Brownsfan and bromley,
I am also a bit puzzled why Dr. Swank's observations of benefit of low-fat diets have not gotten a closer look. The problem with dietary studies is they can't be blinded for a clinical trial. Studies with supplements can be blinded and placebo-controlled, but the participant is always aware of changing diet unless the study gives participants mystery pre-packaged foods - and no one is going to want to spend years, even months, eating like that. I think changing my diet in some manners similar to Dr. Swank's recommendations has helped my overall health and symptoms possibly relating to MS. But of course I'm biased on that point! One possibility for studying diet influences is to use the parameters measured in cardiovascular studies, and see if diet changes improve lipid profiles (or other clinical chemistry), and if that objective measure has any influence on MS symptoms. Such a study could be a two-for-one, with both MS and cardio information generated.
The recent additional inspiration for my own diet change was some cardiovascular blood work I had done, which showed I had a genetic risk factor for cardiovascular disease (apoproteinE 4 allele; the "normal" allele is designated ApoE 3). Having this allele and its association with MS has been investigated already, because it is more common in people of northern European descent compared to southern Europeans and that got some researchers excited enough to look at MS associations. (ApoE4 is also more common in some aboriginal populations outside Europe, and there is interesting anthropology-related studies suggesting the ApoE 4 is the original "wild-type" allele from pre-agricultural days. That is a whole other post!) Researchers have shown having an ApoE 4 doesn't make it more likely to get MS, but some studies have shown having it makes the MS progression worse, which wasn't cheerful news. My blood lipid profile was actually not that bad given the genetic propensity for it, probably because I had already modified my diet for a year prior to the blood work. It gave me incentive to try a low-dose statin plus sustained release niacin to improve my LDL:HDL ratios. The jury is still out, but I find that I'm suddenly feeling much better and mentally sharper. I'm not sure if it is the statin, the pharmacological-dose niacin doing something else (that tryptophan tie-in) or just coincidence. I'll get more cardio blood work done in March or April to follow up. Changes in blood chemistry are objective measurements and it will be interesting to see if anything correlates with subjective ones. In the meantime, I will look into both lipids and tryptophan and start new posts.
Here's an interesting abstract from PubMed, published in Nature October of this year. It shows one of the tie-ins between lipid metabolism (potentially diet-influenced) and immunological function. How it relates exactly to MS I don't know but something tells me it might be important on both diet and infection angles:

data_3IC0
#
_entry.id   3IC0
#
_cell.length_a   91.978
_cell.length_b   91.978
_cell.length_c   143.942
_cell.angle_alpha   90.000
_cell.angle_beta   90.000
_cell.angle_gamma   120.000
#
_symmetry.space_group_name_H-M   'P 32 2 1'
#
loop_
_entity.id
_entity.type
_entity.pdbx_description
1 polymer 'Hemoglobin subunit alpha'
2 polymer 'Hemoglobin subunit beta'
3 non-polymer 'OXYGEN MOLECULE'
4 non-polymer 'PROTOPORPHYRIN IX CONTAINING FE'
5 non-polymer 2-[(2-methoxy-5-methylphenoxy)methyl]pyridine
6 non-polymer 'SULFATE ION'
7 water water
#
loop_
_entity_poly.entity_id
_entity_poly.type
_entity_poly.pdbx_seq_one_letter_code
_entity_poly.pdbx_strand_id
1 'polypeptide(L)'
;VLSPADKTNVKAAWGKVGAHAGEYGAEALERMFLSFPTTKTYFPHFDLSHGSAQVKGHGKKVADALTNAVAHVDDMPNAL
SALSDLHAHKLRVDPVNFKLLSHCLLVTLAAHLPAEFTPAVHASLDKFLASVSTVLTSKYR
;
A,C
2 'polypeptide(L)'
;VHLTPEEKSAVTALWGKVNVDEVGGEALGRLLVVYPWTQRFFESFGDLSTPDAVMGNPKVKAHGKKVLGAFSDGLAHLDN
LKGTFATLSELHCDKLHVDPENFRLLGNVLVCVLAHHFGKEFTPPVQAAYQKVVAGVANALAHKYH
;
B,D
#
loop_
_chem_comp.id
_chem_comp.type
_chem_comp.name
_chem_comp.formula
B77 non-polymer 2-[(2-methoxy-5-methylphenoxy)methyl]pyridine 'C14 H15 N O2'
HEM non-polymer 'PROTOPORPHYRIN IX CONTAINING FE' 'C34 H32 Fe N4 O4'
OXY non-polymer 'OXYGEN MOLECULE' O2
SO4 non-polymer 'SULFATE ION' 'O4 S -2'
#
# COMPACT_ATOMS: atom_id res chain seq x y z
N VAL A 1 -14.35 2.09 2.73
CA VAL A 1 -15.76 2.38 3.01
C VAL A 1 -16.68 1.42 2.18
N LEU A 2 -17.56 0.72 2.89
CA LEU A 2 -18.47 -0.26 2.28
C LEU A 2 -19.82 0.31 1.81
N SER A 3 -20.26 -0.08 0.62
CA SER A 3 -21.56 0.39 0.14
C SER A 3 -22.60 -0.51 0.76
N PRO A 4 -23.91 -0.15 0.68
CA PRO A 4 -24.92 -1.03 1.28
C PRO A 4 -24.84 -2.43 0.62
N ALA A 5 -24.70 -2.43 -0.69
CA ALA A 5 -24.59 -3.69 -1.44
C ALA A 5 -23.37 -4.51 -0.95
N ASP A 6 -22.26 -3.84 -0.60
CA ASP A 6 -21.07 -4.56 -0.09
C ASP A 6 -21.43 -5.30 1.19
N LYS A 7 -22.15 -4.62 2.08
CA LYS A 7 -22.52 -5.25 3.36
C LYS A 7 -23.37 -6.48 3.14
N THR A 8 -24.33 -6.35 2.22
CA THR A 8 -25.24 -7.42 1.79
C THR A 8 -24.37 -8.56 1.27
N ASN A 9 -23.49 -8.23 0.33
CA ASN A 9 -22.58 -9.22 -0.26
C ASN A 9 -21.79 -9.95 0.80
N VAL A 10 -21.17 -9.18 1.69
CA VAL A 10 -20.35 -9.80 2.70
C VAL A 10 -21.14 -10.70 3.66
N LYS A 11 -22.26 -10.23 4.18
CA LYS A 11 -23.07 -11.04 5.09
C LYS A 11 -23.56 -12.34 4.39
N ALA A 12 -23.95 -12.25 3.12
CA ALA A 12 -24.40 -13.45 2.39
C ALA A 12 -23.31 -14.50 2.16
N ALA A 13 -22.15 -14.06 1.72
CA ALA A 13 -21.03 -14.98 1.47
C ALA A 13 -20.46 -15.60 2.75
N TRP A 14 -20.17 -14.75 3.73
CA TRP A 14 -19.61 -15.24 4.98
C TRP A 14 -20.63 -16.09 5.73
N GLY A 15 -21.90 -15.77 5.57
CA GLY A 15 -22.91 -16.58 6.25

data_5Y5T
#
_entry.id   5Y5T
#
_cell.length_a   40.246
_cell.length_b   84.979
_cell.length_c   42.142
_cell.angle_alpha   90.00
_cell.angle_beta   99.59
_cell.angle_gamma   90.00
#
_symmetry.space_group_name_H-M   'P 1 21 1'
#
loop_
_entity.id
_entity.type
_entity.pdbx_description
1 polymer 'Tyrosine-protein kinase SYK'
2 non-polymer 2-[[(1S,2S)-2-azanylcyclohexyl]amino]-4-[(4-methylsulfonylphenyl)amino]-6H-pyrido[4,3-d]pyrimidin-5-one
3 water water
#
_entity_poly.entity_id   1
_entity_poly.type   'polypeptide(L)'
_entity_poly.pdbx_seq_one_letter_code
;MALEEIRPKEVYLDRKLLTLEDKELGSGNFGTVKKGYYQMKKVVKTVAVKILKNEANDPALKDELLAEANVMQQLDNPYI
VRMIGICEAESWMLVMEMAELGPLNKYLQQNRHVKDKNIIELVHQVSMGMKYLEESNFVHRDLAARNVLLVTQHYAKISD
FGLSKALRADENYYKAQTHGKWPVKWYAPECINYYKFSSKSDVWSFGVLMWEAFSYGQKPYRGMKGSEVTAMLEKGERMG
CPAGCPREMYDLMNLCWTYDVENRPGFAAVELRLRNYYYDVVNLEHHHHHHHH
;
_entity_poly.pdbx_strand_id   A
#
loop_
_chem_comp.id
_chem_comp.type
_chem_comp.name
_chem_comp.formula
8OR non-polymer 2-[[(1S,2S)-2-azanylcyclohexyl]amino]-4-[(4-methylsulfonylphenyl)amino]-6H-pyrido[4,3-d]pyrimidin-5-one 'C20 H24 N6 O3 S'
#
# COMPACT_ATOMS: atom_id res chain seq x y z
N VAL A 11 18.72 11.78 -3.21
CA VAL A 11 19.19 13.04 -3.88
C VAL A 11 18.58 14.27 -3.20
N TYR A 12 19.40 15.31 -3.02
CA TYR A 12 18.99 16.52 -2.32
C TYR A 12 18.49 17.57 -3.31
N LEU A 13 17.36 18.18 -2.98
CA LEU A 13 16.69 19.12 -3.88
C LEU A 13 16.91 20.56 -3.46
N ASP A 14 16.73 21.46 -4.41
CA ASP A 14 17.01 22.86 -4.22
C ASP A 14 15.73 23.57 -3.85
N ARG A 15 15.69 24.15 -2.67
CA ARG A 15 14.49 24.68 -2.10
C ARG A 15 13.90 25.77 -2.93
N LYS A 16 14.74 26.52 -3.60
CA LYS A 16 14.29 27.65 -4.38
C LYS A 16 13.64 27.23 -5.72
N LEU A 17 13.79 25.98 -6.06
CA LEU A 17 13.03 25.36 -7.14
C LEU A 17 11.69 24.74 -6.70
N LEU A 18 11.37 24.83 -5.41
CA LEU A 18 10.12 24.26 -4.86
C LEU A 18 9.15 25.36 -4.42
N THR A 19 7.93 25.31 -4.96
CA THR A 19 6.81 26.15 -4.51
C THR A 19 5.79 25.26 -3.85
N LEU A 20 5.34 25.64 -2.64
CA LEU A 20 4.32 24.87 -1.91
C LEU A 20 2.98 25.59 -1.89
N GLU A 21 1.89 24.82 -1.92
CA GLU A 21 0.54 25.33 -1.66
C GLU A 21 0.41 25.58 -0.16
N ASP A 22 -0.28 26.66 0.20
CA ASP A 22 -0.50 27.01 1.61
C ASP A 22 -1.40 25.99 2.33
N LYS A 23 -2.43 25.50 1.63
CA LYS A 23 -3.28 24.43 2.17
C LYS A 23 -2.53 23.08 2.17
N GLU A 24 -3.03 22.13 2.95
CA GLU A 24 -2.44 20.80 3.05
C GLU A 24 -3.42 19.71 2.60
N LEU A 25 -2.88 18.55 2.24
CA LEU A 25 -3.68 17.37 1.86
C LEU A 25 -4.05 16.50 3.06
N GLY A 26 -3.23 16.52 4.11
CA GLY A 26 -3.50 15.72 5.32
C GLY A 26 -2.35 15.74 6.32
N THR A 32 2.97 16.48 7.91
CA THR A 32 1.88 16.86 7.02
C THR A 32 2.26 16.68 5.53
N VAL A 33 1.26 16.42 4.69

Apolipoprotein-mediated pathways of lipid antigen presentation.
van den Elzen P, Garg S, Leon L, Brigl M, Leadbetter EA, Gumperz JE, Dascher CC, Cheng TY, Sacks FM, Illarionov PA, Besra GS, Kent SC, Moody DB, Brenner MB.
Department of Pathology, Brigham and Women's Hospital, Harvard Medical School, Boston, Massachusetts 02115, USA.
Peptide antigens are presented to T cells by major histocompatibility complex (MHC) molecules, with endogenous peptides presented by MHC class I and exogenous peptides presented by MHC class II. In contrast to the MHC system, CD1 molecules bind lipid antigens that are presented at the antigen-presenting cell (APC) surface to lipid antigen-reactive T cells. Because CD1 molecules survey endocytic compartments, it is self-evident that they encounter antigens from extracellular sources. However, the mechanisms of exogenous lipid antigen delivery to CD1-antigen-loading compartments are not known. Serum apolipoproteins are mediators of extracellular lipid transport for metabolic needs. Here we define the pathways mediating markedly efficient exogenous lipid antigen delivery by apolipoproteins to achieve T-cell activation. Apolipoprotein E binds lipid antigens and delivers them by receptor-mediated uptake into endosomal compartments containing CD1 in APCs. Apolipoprotein E mediates the presentation of serum-borne lipid antigens and can be secreted by APCs as a mechanism to survey the local environment to capture antigens or to transfer microbial lipids from infected cells to bystander APCs. Thus, the immune system has co-opted a component of lipid metabolism to develop immunological responses to lipid antigens.
PMID: 16208376 [PubMed - indexed for MEDLINE
Ian, I'm interested in the infectious angle too, particularly why it seems people with MS, or at least some people with MS, seem to have evidence of persisting infections or associations with certain infections. Why is that??? What is the susceptibility factor? I have gotten interested in weird inherited metabolic diseases in which (usually) infants with the disease have not only severe myelin disorders but also persistent infections they can't clear. What if some people with MS are heterozygous (carriers) for some of these rare recessive diseases, such that evidence of a partial enzyme disorder doesn't show up until much later in life?
The oncology paper you cited was interesting in discussing associations with cancer and viral infections in susceptible people. Years ago when I was in grad school it was known that certain viruses could induce cancers in lab animals, but there was no "human evidence" that viruses cause cancer in humans. That thinking has certainly changed. And there is some epi evidence that like the cancer clusters, MS seemingly "spreads" - not that MS itself is infectious, but that a relatively common infection moving through a population will cause some people to develop MS. I'll see if I can find that abstract again, I think it was a Swedish study.